MultiStage Clonal Expansion model for Esophageal AdenoCarcinoma
The Fred Hutchinson CISNET modeling group in Seattle, Washington has developed a multiscale model to represent the natural history of progression from normal esophageal squamous epithelium to esophageal adenocarcinoma (EAC) (Figure 1). Fundamental scales in the Multiscale Clonal Expansion model of EAC (MSCE-EAC) model include the cell, crypt, clonal patch, tissue, individual, and population levels. Individuals with gastroesophageal reflux disease (GERD) symptoms have an increased risk for Barrett’s Esophagus (BE). The development of BE is an early step in the progression to EAC. The stochastic model represents age-dependent development of weekly or more frequent GERD symptoms with transitions from both GERD and non-GERD pathways to develop BE. Individuals with BE require two additional mutations or epigenetic changes for the initiation of high grade dysplasia (HGD). The initiated HGD cells undergo slow clonal expansion, malignant transformation, and a more rapid clonal expansion process for tumor growth followed by EAC detection.
BE is modeled as metaplastic (changed from smooth to intestinal-type) tissue with a random segment length containing on average 106 BE stem cells. These BE stem cells may undergo mutation or epigenetic modification, with two successive hits occurring during asymmetric cell division (at rates µ0, µ1). The two hits are required to inactivate a gatekeeper or tumor suppressor gene (TSG) and generate a premalignant daughter cell with partial loss of tissue homeostasis.
Figure 1 MSCE-EAC (FHCRC) model structure.*
Premalignant cells, which we associate with high grade dysplasia (HGD), may divide (with rate αp), die, undergo apoptosis or differentiate (at rate βp); or mutate during asymmetric cell division (at rate µ2) to generate a malignant cell. Similarly, malignant cells may divide (with rate αm), die, or differentiate (at rate βm). Diagnostic sensitivity is modeled as a size-based stochastic observation process with a per-cell detection rate (ρ). Stochastic clonal growth rates for each cell type are defined by the difference between the birth and death rates. Model parameters are calibrated through maximum likelihood fits to EAC incidence data from nine registries of the Surveillance, Epidemiology and End Results (SEER) database between 1975 and 2010 (1). Secular trends in EAC incidence were modeled using flexible period and cohort trends that modify the biological parameters of the MSCE-EAC model.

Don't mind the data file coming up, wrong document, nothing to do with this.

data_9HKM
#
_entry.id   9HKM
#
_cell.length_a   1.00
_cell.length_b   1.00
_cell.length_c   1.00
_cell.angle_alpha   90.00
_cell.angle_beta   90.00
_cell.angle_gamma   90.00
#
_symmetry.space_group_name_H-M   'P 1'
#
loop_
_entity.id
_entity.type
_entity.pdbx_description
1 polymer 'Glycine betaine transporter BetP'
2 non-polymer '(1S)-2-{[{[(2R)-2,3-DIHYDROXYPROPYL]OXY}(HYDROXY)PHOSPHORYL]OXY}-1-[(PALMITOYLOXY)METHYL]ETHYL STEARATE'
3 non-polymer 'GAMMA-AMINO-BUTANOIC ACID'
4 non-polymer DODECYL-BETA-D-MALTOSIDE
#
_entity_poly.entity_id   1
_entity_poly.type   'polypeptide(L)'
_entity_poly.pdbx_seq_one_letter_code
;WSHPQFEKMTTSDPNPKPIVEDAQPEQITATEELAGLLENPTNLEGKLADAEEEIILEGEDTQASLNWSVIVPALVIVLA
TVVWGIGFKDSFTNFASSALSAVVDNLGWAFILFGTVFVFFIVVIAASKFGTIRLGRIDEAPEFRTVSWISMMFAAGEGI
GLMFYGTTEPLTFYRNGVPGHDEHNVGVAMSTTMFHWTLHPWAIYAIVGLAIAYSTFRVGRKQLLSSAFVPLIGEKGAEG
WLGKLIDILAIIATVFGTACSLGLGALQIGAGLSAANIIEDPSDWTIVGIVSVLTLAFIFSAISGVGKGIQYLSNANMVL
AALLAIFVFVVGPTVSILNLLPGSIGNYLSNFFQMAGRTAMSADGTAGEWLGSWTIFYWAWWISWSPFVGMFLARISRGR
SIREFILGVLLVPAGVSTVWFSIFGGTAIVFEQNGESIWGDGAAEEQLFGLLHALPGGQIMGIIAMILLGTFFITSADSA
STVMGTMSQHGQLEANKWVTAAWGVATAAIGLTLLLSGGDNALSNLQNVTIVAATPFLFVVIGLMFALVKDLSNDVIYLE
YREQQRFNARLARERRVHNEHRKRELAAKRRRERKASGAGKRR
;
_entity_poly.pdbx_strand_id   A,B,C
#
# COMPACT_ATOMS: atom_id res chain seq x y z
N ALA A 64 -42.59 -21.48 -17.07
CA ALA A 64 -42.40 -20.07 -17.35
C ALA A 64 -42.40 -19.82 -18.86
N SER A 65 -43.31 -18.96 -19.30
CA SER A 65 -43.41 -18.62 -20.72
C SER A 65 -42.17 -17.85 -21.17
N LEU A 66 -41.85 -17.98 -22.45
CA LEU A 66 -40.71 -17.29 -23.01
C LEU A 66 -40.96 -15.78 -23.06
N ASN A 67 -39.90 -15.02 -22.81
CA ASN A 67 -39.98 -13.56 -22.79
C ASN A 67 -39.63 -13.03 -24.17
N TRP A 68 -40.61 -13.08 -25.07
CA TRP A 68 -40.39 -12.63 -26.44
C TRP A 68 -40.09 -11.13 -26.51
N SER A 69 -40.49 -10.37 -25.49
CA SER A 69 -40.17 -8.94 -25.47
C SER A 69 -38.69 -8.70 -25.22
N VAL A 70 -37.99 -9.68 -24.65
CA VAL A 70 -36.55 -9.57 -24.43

Cell-based spatial simulation modeling of clones in the esophagus was used to track clonal growth and extinction of premalignant and malignant clones that arise through these stochastic cell birth-death-mutation processes. This spatial modeling component of the MSCE-EAC model allows analysis of detection probabilities and predictions related to endoscopic surveillance through biopsy sampling or endoscopic imaging of HGD and preclinical EAC. The clinical calibration to biopsy screening has helped to firm up model assumptions about parameters specifying the number of stem cells per crypt and the crypt-packing in BE and HGD tissues. To replicate current practice with radiofrequency ablation (RFA), we first remove the prevalent EAC cases that were screen detected at the index endoscopy and then simulate RFA treatment on positively screened patients with dysplasia. The ablation is modeled by reducing all clonal populations and the number of BE crypts by certain percentages.
* Reprinted with permission from: Cancer Epidemiology, Biomarkers & Prevention. 2014; 23(6):997-1006. Kong CY, Kroep S, Curtius K, Hazelton WD, Jeon J, Meza R, Heberle C, Miller MC, Choi SE, Lansdorp-Vogelaar I, van Ballegooijen M, Feuer EJ, Inadomi JM, Hur C, Luebeck EG. Exploring the Recent Trend in Esophageal Adenocarcinoma Incidence and Mortality Using Comparative Simulation Modeling. With permission from AACR. [PMC free article]
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